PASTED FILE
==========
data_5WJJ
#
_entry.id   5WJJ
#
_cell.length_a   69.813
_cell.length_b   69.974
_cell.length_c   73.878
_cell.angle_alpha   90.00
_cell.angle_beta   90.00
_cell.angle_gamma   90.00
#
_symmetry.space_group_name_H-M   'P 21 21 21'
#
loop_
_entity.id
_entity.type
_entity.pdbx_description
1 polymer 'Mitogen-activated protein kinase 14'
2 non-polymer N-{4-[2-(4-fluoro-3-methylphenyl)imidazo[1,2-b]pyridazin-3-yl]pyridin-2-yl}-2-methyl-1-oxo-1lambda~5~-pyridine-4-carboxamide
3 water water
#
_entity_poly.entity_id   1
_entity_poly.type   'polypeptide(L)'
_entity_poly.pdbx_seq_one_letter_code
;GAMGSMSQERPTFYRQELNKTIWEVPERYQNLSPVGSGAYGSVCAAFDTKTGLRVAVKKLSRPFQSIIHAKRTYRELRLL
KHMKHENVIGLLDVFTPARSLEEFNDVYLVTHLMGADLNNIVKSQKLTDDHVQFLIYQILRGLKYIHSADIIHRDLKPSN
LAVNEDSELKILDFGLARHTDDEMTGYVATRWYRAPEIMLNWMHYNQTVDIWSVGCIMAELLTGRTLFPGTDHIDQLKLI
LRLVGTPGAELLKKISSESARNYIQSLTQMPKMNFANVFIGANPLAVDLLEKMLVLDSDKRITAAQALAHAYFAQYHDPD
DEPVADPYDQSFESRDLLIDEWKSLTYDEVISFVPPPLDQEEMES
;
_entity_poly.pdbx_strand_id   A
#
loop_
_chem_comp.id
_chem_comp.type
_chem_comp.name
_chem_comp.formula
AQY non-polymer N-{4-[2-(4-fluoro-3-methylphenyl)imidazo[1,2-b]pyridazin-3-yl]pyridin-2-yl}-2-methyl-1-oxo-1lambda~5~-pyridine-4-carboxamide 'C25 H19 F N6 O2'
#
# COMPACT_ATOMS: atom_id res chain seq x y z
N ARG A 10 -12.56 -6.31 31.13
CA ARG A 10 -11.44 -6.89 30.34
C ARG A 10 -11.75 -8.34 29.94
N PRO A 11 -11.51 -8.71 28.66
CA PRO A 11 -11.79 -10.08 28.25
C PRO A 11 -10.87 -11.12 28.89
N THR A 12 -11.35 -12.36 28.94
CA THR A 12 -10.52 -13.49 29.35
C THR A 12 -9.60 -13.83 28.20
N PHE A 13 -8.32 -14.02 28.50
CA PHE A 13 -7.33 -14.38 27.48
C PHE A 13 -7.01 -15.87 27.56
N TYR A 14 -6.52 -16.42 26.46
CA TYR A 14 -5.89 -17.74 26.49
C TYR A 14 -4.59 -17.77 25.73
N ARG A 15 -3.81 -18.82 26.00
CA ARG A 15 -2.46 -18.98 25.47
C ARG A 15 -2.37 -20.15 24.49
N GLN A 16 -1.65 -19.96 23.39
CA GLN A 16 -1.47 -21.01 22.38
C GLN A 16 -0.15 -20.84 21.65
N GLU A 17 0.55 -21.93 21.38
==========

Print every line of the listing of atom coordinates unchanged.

data_5WJJ
#
_entry.id   5WJJ
#
_cell.length_a   69.813
_cell.length_b   69.974
_cell.length_c   73.878
_cell.angle_alpha   90.00
_cell.angle_beta   90.00
_cell.angle_gamma   90.00
#
_symmetry.space_group_name_H-M   'P 21 21 21'
#
loop_
_entity.id
_entity.type
_entity.pdbx_description
1 polymer 'Mitogen-activated protein kinase 14'
2 non-polymer N-{4-[2-(4-fluoro-3-methylphenyl)imidazo[1,2-b]pyridazin-3-yl]pyridin-2-yl}-2-methyl-1-oxo-1lambda~5~-pyridine-4-carboxamide
3 water water
#
_entity_poly.entity_id   1
_entity_poly.type   'polypeptide(L)'
_entity_poly.pdbx_seq_one_letter_code
;GAMGSMSQERPTFYRQELNKTIWEVPERYQNLSPVGSGAYGSVCAAFDTKTGLRVAVKKLSRPFQSIIHAKRTYRELRLL
KHMKHENVIGLLDVFTPARSLEEFNDVYLVTHLMGADLNNIVKSQKLTDDHVQFLIYQILRGLKYIHSADIIHRDLKPSN
LAVNEDSELKILDFGLARHTDDEMTGYVATRWYRAPEIMLNWMHYNQTVDIWSVGCIMAELLTGRTLFPGTDHIDQLKLI
LRLVGTPGAELLKKISSESARNYIQSLTQMPKMNFANVFIGANPLAVDLLEKMLVLDSDKRITAAQALAHAYFAQYHDPD
DEPVADPYDQSFESRDLLIDEWKSLTYDEVISFVPPPLDQEEMES
;
_entity_poly.pdbx_strand_id   A
#
loop_
_chem_comp.id
_chem_comp.type
_chem_comp.name
_chem_comp.formula
AQY non-polymer N-{4-[2-(4-fluoro-3-methylphenyl)imidazo[1,2-b]pyridazin-3-yl]pyridin-2-yl}-2-methyl-1-oxo-1lambda~5~-pyridine-4-carboxamide 'C25 H19 F N6 O2'
#
# COMPACT_ATOMS: atom_id res chain seq x y z
N ARG A 10 -12.56 -6.31 31.13
CA ARG A 10 -11.44 -6.89 30.34
C ARG A 10 -11.75 -8.34 29.94
N PRO A 11 -11.51 -8.71 28.66
CA PRO A 11 -11.79 -10.08 28.25
C PRO A 11 -10.87 -11.12 28.89
N THR A 12 -11.35 -12.36 28.94
CA THR A 12 -10.52 -13.49 29.35
C THR A 12 -9.60 -13.83 28.20
N PHE A 13 -8.32 -14.02 28.50
CA PHE A 13 -7.33 -14.38 27.48
C PHE A 13 -7.01 -15.87 27.56
N TYR A 14 -6.52 -16.42 26.46
CA TYR A 14 -5.89 -17.74 26.49
C TYR A 14 -4.59 -17.77 25.73
N ARG A 15 -3.81 -18.82 26.00
CA ARG A 15 -2.46 -18.98 25.47
C ARG A 15 -2.37 -20.15 24.49
N GLN A 16 -1.65 -19.96 23.39
CA GLN A 16 -1.47 -21.01 22.38
C GLN A 16 -0.15 -20.84 21.65
N GLU A 17 0.55 -21.93 21.38